United Nations say flexible working hours can benefit business, productivity and work-life balance

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The United Nations in its first report focusing on work-life balances by the UN International Labour Organisation, evaluated the effects of working time, working hours and working time arrangements on the well-being of staff.

Reduced working hours and more flexible working time arrangements, such as those used during the COVID-19 crisis, can benefit economies, enterprises and workers, and lay the ground for a better and more healthy work-life balance, according to the ILO report.


The study, which is the first to focus on work-life balance, found that a substantial portion of the global workforce are working either long or short hours when compared to a standard eight-hour day/40 hour working week. More than one-third of all workers are regularly working more than 48 hours per week, while a fifth of the global workforce is working short (part-time) hours of less than 35 per week. Informal economy workers are more likely to have long or short hours.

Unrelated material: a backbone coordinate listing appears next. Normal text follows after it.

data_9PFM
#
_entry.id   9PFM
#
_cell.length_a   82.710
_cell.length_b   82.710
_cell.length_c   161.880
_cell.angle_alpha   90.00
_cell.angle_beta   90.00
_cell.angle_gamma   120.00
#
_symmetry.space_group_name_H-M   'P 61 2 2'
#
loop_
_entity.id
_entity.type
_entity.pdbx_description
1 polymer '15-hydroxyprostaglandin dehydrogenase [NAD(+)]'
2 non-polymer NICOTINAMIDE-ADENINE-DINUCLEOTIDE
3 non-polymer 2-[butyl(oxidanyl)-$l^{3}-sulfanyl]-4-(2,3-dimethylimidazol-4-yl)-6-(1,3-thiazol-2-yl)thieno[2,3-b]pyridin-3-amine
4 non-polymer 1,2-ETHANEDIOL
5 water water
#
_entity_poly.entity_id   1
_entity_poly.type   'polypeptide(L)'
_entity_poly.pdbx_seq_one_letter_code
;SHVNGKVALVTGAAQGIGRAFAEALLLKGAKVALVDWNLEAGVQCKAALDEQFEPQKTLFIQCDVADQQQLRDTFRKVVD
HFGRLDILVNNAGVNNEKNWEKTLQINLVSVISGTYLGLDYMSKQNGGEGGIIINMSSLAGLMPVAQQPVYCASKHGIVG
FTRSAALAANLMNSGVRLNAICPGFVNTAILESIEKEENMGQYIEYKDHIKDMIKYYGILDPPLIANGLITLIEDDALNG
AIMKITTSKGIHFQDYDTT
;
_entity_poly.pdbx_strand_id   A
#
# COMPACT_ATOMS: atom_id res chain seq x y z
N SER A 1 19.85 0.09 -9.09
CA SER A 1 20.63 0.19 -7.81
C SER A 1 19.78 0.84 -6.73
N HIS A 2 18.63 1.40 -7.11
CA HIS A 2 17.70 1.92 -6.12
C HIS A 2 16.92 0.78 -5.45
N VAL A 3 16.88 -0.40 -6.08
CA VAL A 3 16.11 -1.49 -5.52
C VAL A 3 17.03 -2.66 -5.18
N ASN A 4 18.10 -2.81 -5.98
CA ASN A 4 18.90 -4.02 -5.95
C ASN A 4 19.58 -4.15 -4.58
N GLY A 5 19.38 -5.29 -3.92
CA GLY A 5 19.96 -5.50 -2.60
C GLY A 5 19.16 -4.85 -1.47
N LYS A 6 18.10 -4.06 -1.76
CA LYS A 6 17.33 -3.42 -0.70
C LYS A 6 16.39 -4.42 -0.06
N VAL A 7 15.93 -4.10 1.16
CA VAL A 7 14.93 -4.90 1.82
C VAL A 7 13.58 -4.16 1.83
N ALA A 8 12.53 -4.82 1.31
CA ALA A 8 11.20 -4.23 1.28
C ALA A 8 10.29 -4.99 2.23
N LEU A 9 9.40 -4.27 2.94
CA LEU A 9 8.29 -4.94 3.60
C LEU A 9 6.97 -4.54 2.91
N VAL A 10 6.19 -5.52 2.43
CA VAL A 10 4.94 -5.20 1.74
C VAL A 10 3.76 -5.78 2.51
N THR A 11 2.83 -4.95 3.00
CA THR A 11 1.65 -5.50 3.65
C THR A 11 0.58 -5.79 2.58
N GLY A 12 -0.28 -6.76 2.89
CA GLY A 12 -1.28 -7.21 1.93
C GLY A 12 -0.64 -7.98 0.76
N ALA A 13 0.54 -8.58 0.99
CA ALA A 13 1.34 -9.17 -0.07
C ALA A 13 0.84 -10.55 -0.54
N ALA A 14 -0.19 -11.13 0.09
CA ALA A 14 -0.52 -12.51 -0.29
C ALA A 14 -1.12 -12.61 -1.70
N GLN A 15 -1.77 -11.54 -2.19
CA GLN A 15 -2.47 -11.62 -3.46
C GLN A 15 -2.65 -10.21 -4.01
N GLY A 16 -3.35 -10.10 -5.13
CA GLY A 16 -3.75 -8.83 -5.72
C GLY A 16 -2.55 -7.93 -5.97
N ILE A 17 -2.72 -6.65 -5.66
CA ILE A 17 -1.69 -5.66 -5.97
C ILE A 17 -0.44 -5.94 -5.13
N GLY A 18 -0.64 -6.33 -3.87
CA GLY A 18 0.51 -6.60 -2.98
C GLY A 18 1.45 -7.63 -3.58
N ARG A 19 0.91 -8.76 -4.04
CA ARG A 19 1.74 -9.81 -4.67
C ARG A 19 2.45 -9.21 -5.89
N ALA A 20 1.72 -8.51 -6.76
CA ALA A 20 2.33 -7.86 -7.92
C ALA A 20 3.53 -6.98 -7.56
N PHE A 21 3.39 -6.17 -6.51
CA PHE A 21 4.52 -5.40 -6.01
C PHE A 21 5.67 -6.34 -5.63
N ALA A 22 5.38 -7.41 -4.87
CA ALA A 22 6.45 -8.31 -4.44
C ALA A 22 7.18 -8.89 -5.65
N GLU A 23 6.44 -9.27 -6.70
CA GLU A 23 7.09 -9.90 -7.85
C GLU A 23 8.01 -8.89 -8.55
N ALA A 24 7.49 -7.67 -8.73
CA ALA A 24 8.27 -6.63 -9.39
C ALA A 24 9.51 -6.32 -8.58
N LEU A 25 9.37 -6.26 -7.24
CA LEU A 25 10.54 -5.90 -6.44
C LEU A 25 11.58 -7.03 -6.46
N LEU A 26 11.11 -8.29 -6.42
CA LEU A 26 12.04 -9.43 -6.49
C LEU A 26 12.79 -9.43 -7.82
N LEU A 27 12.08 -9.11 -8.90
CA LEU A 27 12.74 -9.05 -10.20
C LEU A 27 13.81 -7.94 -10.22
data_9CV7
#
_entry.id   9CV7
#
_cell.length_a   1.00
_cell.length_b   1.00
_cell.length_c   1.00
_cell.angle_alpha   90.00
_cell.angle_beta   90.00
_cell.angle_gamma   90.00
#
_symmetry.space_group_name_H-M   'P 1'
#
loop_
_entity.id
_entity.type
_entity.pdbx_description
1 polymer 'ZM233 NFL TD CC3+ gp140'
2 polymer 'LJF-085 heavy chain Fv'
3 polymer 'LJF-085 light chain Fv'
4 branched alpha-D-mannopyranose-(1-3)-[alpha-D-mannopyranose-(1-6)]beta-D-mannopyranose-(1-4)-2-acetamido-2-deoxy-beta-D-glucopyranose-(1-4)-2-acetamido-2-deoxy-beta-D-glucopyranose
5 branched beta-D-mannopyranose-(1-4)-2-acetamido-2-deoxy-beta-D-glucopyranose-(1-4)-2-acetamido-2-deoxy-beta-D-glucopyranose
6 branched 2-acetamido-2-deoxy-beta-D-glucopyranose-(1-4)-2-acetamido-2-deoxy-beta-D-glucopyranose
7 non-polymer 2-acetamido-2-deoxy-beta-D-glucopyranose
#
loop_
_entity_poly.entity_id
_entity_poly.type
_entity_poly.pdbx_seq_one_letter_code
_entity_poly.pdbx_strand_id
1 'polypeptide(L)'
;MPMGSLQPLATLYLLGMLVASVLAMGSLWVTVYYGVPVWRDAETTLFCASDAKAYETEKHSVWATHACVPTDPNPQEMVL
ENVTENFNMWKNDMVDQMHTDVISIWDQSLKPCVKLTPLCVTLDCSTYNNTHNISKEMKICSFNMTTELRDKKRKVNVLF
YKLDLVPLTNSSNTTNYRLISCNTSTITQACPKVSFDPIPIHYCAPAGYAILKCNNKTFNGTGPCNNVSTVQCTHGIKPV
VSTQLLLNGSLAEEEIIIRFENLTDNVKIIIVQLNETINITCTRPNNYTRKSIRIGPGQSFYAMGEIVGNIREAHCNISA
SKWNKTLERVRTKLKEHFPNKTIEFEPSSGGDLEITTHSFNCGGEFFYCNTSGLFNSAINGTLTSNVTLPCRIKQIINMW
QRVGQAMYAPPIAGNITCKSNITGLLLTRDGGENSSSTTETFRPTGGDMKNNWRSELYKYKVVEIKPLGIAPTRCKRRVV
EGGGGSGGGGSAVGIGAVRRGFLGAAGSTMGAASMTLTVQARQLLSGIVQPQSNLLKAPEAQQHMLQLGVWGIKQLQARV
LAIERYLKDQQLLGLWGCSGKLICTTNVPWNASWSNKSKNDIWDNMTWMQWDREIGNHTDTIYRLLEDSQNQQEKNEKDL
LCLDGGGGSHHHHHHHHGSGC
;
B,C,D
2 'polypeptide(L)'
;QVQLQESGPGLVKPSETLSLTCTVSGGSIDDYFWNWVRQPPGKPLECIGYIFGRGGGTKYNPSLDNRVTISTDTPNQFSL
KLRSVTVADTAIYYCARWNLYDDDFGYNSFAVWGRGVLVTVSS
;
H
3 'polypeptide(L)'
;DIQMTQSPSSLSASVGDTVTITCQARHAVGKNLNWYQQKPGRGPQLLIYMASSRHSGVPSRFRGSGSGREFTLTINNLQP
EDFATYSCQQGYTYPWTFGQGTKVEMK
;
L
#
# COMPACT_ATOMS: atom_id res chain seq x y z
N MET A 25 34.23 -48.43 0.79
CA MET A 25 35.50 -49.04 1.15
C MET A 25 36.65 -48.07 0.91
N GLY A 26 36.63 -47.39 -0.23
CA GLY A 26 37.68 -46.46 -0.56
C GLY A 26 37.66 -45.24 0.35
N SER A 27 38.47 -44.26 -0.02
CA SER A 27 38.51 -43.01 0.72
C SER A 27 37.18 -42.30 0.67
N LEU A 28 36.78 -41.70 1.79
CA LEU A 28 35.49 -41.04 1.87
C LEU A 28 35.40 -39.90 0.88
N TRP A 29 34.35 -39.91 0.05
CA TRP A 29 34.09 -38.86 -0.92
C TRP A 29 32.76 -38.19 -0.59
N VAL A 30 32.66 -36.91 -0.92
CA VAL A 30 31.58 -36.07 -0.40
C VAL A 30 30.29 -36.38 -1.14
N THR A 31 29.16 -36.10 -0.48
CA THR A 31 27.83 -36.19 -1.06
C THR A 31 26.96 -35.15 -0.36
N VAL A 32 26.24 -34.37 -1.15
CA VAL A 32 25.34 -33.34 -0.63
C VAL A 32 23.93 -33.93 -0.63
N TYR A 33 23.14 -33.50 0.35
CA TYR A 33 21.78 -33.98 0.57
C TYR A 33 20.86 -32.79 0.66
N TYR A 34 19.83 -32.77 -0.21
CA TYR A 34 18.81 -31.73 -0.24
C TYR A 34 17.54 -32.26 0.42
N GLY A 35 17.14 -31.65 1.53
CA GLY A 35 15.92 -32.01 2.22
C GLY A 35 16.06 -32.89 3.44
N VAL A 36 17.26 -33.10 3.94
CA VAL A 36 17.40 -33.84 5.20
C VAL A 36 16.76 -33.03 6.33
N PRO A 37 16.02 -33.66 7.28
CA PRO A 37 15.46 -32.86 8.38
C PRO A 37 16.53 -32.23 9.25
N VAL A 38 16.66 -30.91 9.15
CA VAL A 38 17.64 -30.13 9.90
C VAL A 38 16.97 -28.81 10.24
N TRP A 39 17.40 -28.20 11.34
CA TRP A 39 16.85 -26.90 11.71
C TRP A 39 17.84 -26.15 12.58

View the full report at Working Time and Work-Life Balance Around the World